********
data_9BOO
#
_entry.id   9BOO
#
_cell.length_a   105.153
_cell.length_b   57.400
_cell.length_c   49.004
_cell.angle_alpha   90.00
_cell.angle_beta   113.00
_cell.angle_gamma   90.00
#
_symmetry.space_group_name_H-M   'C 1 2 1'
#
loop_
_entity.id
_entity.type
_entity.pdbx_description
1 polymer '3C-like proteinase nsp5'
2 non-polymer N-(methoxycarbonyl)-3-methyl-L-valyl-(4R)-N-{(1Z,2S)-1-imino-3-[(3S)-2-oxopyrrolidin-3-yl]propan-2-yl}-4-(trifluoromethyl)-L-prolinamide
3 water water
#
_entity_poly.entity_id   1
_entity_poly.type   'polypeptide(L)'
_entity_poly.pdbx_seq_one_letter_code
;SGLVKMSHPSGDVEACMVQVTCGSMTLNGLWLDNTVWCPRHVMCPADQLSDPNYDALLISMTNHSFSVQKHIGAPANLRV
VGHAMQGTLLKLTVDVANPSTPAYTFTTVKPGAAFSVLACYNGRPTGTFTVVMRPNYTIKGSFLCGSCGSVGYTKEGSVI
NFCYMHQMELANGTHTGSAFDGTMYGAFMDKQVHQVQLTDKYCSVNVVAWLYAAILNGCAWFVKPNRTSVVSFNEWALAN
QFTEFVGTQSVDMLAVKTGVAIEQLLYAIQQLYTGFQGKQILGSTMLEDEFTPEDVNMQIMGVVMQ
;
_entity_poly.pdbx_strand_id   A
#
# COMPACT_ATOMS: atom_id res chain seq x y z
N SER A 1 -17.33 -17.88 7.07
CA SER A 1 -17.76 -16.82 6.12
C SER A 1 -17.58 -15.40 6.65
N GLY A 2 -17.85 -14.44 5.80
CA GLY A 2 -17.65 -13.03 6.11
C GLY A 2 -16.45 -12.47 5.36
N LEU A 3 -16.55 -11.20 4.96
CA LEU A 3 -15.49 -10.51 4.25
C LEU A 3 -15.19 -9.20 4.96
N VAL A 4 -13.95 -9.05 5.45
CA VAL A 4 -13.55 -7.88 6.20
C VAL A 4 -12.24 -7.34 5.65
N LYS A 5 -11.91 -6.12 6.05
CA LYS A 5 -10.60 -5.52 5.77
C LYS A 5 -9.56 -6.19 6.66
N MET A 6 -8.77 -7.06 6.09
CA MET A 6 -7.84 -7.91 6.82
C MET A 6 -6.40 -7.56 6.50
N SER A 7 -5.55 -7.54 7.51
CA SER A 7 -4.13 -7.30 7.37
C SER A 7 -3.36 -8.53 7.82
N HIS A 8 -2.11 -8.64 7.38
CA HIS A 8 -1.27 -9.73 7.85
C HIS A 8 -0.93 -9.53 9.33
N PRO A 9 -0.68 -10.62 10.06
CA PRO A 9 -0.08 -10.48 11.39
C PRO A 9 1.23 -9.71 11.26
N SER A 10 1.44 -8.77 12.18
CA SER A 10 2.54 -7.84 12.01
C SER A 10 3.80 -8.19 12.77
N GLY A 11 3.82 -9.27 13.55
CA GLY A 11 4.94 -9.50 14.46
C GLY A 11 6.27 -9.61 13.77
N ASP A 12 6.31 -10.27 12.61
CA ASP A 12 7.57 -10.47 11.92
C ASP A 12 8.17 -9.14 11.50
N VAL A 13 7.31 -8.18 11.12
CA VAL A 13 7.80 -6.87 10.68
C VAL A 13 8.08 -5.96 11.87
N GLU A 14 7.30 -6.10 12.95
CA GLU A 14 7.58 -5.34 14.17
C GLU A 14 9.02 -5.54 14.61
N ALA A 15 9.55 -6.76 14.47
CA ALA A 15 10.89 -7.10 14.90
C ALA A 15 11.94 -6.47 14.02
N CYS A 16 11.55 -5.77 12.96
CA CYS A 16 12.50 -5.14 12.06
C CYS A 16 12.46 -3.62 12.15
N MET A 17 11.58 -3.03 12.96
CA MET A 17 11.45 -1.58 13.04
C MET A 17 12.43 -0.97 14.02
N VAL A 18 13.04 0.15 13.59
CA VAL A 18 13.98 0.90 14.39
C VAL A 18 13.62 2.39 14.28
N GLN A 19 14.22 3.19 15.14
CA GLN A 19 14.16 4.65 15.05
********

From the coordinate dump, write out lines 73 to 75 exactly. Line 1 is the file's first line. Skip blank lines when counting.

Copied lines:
CA GLU A 14 7.58 -5.34 14.17
C GLU A 14 9.02 -5.54 14.61
N ALA A 15 9.55 -6.76 14.47